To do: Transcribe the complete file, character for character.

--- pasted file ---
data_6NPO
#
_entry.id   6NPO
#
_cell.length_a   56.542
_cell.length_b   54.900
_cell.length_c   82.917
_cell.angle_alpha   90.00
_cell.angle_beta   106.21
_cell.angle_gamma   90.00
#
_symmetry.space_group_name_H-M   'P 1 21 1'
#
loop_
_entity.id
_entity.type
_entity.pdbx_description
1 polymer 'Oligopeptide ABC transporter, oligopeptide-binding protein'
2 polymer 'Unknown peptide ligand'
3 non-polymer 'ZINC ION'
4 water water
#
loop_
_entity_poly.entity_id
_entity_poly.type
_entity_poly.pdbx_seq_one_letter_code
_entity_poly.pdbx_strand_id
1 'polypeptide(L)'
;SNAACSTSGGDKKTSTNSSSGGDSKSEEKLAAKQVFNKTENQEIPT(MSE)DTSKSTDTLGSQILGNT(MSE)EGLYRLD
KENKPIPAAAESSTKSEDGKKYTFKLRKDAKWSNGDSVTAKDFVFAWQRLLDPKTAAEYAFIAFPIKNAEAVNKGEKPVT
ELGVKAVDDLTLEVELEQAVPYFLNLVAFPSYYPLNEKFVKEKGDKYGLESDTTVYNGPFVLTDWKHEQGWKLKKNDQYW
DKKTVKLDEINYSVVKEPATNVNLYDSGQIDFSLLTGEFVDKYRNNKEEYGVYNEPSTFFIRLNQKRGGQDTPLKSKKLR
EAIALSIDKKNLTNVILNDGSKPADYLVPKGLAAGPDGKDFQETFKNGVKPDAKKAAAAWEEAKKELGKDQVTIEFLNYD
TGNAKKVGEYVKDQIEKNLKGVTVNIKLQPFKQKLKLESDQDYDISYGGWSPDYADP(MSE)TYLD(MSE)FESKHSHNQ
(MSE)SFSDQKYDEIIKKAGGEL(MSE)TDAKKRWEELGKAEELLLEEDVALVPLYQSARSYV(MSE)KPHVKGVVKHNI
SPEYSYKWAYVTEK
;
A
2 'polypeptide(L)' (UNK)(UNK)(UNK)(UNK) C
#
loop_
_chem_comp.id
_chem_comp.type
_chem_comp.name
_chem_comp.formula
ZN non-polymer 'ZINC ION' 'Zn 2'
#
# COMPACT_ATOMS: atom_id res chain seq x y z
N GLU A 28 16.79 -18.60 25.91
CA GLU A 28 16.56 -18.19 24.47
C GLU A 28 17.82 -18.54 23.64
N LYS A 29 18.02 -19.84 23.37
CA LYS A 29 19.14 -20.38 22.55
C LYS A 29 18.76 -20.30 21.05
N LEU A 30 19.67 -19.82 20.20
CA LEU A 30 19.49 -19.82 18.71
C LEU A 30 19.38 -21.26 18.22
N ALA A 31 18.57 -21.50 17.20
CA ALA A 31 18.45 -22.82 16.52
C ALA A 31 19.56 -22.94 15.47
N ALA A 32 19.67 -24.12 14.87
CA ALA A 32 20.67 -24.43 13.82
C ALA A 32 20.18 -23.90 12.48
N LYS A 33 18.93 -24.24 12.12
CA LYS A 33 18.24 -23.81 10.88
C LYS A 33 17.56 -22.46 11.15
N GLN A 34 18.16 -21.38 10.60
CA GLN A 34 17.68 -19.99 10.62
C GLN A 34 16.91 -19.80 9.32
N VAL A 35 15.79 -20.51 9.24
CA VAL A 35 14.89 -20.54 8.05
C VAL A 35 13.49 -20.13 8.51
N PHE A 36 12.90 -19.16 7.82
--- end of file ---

data_6NPO
#
_entry.id   6NPO
#
_cell.length_a   56.542
_cell.length_b   54.900
_cell.length_c   82.917
_cell.angle_alpha   90.00
_cell.angle_beta   106.21
_cell.angle_gamma   90.00
#
_symmetry.space_group_name_H-M   'P 1 21 1'
#
loop_
_entity.id
_entity.type
_entity.pdbx_description
1 polymer 'Oligopeptide ABC transporter, oligopeptide-binding protein'
2 polymer 'Unknown peptide ligand'
3 non-polymer 'ZINC ION'
4 water water
#
loop_
_entity_poly.entity_id
_entity_poly.type
_entity_poly.pdbx_seq_one_letter_code
_entity_poly.pdbx_strand_id
1 'polypeptide(L)'
;SNAACSTSGGDKKTSTNSSSGGDSKSEEKLAAKQVFNKTENQEIPT(MSE)DTSKSTDTLGSQILGNT(MSE)EGLYRLD
KENKPIPAAAESSTKSEDGKKYTFKLRKDAKWSNGDSVTAKDFVFAWQRLLDPKTAAEYAFIAFPIKNAEAVNKGEKPVT
ELGVKAVDDLTLEVELEQAVPYFLNLVAFPSYYPLNEKFVKEKGDKYGLESDTTVYNGPFVLTDWKHEQGWKLKKNDQYW
DKKTVKLDEINYSVVKEPATNVNLYDSGQIDFSLLTGEFVDKYRNNKEEYGVYNEPSTFFIRLNQKRGGQDTPLKSKKLR
EAIALSIDKKNLTNVILNDGSKPADYLVPKGLAAGPDGKDFQETFKNGVKPDAKKAAAAWEEAKKELGKDQVTIEFLNYD
TGNAKKVGEYVKDQIEKNLKGVTVNIKLQPFKQKLKLESDQDYDISYGGWSPDYADP(MSE)TYLD(MSE)FESKHSHNQ
(MSE)SFSDQKYDEIIKKAGGEL(MSE)TDAKKRWEELGKAEELLLEEDVALVPLYQSARSYV(MSE)KPHVKGVVKHNI
SPEYSYKWAYVTEK
;
A
2 'polypeptide(L)' (UNK)(UNK)(UNK)(UNK) C
#
loop_
_chem_comp.id
_chem_comp.type
_chem_comp.name
_chem_comp.formula
ZN non-polymer 'ZINC ION' 'Zn 2'
#
# COMPACT_ATOMS: atom_id res chain seq x y z
N GLU A 28 16.79 -18.60 25.91
CA GLU A 28 16.56 -18.19 24.47
C GLU A 28 17.82 -18.54 23.64
N LYS A 29 18.02 -19.84 23.37
CA LYS A 29 19.14 -20.38 22.55
C LYS A 29 18.76 -20.30 21.05
N LEU A 30 19.67 -19.82 20.20
CA LEU A 30 19.49 -19.82 18.71
C LEU A 30 19.38 -21.26 18.22
N ALA A 31 18.57 -21.50 17.20
CA ALA A 31 18.45 -22.82 16.52
C ALA A 31 19.56 -22.94 15.47
N ALA A 32 19.67 -24.12 14.87
CA ALA A 32 20.67 -24.43 13.82
C ALA A 32 20.18 -23.90 12.48
N LYS A 33 18.93 -24.24 12.12
CA LYS A 33 18.24 -23.81 10.88
C LYS A 33 17.56 -22.46 11.15
N GLN A 34 18.16 -21.38 10.60
CA GLN A 34 17.68 -19.99 10.62
C GLN A 34 16.91 -19.80 9.32
N VAL A 35 15.79 -20.51 9.24
CA VAL A 35 14.89 -20.54 8.05
C VAL A 35 13.49 -20.13 8.51
N PHE A 36 12.90 -19.16 7.82